C++: Named Constructor Idiom

(quoted from http://www.parashift.com/c++-faq-lite/ctors.html#faq-10.4)

What is the "Named Constructor Idiom"?

A technique that provides more intuitive and/or safer construction operations for users of your class.

The problem is that constructors always have the same name as the class. Therefore the only way to differentiate between the various constructors of a class is by the parameter list. But if there are lots of constructors, the differences between them become somewhat subtle and error prone.

With the Named Constructor Idiom, you declare all the class's constructors in the private or protected sections, and you provide public static methods that return an object. These static methods are the so-called "Named Constructors." In general there is one such static method for each different way to construct an object.

For example, suppose we are building a Point class that represents a position on the X-Y plane. Turns out there are two common ways to specify a 2-space coordinate: rectangular coordinates (X+Y), polar coordinates (Radius+Angle). (Don't worry if you can't remember these; the point isn't the particulars of coordinate systems; the point is that there are several ways to create a Point object.) Unfortunately the parameters for these two coordinate systems are the same: two floats. This would create an ambiguity error in the overloaded constructors:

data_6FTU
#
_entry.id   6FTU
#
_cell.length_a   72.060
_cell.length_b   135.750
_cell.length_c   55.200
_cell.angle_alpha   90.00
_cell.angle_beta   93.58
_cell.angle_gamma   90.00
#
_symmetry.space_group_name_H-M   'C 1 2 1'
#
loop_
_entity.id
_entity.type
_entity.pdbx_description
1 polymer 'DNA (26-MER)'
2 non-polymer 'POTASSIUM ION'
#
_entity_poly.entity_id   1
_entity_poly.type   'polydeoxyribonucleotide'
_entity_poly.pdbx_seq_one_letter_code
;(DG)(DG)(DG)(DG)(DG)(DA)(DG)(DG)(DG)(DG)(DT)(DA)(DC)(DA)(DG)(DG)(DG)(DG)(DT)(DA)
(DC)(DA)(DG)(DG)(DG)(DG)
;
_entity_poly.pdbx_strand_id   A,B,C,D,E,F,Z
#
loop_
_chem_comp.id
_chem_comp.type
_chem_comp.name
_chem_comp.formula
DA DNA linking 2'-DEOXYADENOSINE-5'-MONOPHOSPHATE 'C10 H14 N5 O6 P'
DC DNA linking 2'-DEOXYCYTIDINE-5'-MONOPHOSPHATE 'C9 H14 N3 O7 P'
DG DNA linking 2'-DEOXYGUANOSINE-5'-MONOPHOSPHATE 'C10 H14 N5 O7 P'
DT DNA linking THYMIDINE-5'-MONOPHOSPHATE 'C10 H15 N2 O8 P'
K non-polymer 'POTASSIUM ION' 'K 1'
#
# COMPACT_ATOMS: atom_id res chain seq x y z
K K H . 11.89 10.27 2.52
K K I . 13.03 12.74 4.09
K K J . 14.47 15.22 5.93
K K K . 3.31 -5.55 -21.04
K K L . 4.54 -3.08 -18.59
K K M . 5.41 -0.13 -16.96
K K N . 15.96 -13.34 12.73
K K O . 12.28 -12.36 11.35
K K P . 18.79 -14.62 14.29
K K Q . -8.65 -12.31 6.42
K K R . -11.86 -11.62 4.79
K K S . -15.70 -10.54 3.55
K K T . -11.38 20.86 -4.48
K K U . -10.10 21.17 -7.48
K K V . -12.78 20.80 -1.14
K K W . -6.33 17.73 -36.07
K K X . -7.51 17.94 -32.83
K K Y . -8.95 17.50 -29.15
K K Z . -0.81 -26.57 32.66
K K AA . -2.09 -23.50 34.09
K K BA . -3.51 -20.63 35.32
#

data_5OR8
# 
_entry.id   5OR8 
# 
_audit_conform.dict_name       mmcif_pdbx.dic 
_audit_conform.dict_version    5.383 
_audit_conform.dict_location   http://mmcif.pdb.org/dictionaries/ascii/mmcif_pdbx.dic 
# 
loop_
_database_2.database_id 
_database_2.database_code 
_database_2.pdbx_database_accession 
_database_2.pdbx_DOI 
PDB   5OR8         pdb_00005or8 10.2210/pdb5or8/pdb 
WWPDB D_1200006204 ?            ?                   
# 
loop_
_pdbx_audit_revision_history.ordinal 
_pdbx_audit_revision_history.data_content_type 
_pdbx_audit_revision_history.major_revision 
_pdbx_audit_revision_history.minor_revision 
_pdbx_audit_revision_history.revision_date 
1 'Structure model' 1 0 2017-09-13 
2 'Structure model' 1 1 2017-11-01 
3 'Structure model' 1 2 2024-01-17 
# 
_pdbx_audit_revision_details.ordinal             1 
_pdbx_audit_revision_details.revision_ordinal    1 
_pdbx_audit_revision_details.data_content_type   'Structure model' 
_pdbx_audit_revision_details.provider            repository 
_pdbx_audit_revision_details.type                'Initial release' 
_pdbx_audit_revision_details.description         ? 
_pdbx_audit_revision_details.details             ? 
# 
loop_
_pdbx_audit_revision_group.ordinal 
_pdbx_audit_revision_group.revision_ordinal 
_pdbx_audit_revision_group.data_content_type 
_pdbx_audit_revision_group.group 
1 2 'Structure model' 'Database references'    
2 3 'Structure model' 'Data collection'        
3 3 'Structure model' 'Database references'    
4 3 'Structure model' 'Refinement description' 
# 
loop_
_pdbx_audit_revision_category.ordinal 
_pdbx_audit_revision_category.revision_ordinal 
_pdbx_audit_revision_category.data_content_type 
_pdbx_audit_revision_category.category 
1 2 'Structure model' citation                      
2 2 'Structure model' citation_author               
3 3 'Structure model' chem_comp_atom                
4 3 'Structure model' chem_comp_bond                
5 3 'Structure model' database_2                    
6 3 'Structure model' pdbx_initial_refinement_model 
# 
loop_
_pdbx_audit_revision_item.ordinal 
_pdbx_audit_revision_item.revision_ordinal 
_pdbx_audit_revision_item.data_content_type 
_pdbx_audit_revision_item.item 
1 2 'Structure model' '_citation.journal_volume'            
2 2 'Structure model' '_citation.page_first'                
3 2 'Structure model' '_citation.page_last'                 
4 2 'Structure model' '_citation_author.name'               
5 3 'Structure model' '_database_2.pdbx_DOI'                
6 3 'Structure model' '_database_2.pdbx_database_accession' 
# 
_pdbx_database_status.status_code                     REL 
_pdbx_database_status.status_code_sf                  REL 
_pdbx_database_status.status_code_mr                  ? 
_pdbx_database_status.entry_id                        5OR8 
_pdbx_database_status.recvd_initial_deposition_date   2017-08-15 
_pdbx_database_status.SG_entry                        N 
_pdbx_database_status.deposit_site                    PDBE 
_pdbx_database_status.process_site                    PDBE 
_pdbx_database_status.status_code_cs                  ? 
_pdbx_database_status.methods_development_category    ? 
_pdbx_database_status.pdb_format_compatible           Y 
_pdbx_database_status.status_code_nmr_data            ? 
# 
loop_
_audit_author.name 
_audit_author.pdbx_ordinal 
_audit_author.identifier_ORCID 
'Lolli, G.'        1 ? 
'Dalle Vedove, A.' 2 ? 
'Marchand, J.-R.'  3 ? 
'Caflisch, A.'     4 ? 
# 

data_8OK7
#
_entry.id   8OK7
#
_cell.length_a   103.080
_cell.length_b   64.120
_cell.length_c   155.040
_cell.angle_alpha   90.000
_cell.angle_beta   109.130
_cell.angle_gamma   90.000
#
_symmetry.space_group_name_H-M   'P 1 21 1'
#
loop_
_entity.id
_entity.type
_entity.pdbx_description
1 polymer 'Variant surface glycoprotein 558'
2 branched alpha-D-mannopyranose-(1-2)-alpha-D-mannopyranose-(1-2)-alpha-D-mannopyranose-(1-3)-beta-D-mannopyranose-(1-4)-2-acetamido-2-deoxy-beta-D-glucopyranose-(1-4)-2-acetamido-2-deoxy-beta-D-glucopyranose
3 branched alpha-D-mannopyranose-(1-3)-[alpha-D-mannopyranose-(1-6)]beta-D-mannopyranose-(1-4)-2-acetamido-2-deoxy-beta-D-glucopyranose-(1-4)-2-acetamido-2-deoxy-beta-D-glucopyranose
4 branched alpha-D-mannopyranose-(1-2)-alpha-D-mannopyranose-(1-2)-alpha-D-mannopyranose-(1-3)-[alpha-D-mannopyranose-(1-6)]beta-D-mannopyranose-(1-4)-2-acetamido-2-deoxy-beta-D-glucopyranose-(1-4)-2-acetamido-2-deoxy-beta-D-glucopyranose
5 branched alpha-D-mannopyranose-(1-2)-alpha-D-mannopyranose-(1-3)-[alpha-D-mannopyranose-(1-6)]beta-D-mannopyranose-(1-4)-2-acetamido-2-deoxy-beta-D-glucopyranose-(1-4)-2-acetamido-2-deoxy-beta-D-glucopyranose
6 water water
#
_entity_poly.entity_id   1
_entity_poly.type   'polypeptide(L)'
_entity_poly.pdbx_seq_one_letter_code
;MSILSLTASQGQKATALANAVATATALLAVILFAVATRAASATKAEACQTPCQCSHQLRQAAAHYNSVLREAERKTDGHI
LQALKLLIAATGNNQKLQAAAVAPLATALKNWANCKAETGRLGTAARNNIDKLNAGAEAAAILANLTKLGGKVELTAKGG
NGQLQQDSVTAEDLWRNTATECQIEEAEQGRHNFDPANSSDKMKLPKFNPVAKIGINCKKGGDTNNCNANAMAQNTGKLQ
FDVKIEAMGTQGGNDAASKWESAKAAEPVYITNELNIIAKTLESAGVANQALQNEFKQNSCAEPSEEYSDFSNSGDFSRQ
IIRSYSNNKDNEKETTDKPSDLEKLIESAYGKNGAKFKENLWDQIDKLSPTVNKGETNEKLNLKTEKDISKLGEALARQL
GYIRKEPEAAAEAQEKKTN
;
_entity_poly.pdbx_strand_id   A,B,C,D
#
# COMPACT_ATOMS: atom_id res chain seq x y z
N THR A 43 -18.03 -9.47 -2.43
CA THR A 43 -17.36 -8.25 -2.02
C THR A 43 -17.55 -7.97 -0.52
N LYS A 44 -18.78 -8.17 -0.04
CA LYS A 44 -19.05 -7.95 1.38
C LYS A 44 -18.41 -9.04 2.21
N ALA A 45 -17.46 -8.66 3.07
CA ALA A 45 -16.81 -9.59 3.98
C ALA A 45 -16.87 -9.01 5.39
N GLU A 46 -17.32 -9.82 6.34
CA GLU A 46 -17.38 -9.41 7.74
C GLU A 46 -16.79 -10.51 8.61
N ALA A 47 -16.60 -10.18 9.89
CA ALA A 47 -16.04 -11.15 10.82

class Point {
public:
Point(float x, float y);
// Rectangular coordinates
Point(float r, float a);
// Polar coordinates (radius and angle)
// ERROR: Overload is Ambiguous: Point::Point(float,float)
};

int main()
{
Point p = Point(5.7, 1.2);
// Ambiguous: Which coordinate system?
...
}

One way to solve this ambiguity is to use the Named Constructor Idiom:

#include // To get sin() and cos()

class Point {
public:
static Point rectangular(float x, float y);
// Rectangular coord's
static Point polar(float radius, float angle);
// Polar coordinates
// These static methods are the so-called "named constructors"
...
private:
Point(float x, float y);
// Rectangular coordinates
float x_, y_;
};

inline Point::Point(float x, float y)
: x_(x), y_(y) { }

inline Point Point::rectangular(float x, float y)
{ return Point(x, y); }

inline Point Point::polar(float radius, float angle)
{ return Point(radius*cos(angle), radius*sin(angle)); }

Now the users of Point have a clear and unambiguous syntax for creating Points in either coordinate system:

int main()
{
Point p1 = Point::rectangular(5.7, 1.2);
// Obviously rectangular
Point p2 = Point::polar(5.7, 1.2);
// Obviously polar
...
}

Make sure your constructors are in the protected section if you expect Point to have derived classes.

The Named Constructor Idiom can also be used to make sure your objects are always created via new.

Comments

Popular posts from this blog

Clearcase check in/uncheck out all the checked out files script

MSSQL GROUP_CONCAT

Duplicating a local copy of project from TFS and making web software client factory to work